Psalm 72:18-20 “Blessed be the LORD God, the God of Israel, who only doeth wondrous things. And blessed be his glorious name for ever: and let the whole earth be filled with his glory; Amen, and Amen. The prayers of David the son of Jesse are ended.”
Ever shake a fist toward Heaven?
Ever blame God for the mess you find yourself in?
Have you ever been so angry, you shouted at God?
Some of us may have never… but you wanted to!
Today, I was struck by David’s statement:
“Blessed be the LORD God, the God of Israel, who only doeth wondrous things.”
There have been some things that, in my eyes, weren’t so wondrous. But, God’s Word being true always and forever, I must somehow be in the wrong. Why is that?
I would have to look back at who was doing the speaking – David – the man known as the blessed psalmist, the giant killer, and ‘the man after God’s own heart’. At the end of this psalm in particular, he says:
“The prayers of David the son of Jesse are ended.”
Many of us have come to the end of our rant to God only to realize how selfish we had been; how blinded, or how myopic our view had become.
On one particular occasion, I walked and yelled; walked and cried, and yelled some more. After my anger and tears were spent, I felt as if God was saying; “Are you done now?”
Afterwards, He lovingly showed me that “I” was the one responsible for the mess and that He had never left me – nor would He. Even in the middle of my own, self-made mess; God stayed with me.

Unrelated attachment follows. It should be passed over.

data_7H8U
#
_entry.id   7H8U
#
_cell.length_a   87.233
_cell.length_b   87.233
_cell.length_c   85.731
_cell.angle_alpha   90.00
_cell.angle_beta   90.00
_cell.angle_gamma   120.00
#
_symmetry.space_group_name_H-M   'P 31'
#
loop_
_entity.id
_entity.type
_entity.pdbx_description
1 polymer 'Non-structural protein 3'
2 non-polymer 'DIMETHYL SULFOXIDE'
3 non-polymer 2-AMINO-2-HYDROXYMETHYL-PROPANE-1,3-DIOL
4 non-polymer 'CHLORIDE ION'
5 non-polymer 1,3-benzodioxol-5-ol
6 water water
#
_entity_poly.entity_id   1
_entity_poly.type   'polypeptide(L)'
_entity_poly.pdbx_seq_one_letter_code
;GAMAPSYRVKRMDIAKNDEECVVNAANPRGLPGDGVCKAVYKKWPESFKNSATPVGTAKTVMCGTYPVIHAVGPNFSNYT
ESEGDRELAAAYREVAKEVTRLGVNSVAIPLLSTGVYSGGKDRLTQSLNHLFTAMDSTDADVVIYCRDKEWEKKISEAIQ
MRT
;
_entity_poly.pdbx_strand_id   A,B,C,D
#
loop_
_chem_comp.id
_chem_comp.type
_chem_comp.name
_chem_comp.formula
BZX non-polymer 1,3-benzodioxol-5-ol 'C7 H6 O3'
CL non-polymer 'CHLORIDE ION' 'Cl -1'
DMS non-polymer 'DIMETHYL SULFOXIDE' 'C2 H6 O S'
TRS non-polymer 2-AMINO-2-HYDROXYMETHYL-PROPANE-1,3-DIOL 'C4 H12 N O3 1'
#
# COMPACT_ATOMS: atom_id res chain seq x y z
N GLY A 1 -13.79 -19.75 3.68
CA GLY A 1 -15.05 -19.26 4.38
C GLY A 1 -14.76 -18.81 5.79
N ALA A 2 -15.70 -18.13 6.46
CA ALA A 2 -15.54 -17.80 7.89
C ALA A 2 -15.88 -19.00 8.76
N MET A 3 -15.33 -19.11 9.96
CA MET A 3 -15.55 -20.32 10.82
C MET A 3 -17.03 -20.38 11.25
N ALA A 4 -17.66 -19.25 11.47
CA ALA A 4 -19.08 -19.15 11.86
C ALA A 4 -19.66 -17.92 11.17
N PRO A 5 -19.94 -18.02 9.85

Look at Peter…
Jesus prophesied that he would deny Him three times – and he did. Peter must have been devastated! Mary Magdalene had come upon the tomb early in the morning only to find it empty and an angel standing there, waiting for her to deliver the message:
Mark 16:7 “But go your way, tell his disciples and Peter that he goeth before you into Galilee: there shall ye see him, as he said unto you.”
Peter wasn’t feeling much like a disciple after his denial – nor would we.
Is the jury still out on whether or not you’re all in?
In the end, will you be known as a follower of Jesus Christ, or just a fan?
A follower will suffer through a losing season because that’s their team. A fan could take it or leave it. Do we leave following Christ because it gets hard or because it might cost us something?
In the end, what price would I be willing to pay? Could I lay down my life like the martyrs of today who have risked death or imprisonment for their faith?
In the end, I want my Father to be able to look at my life and say;
“Well done, thou good and faithful servant“.
But it starts with knowing that my God ONLY does wondrous things!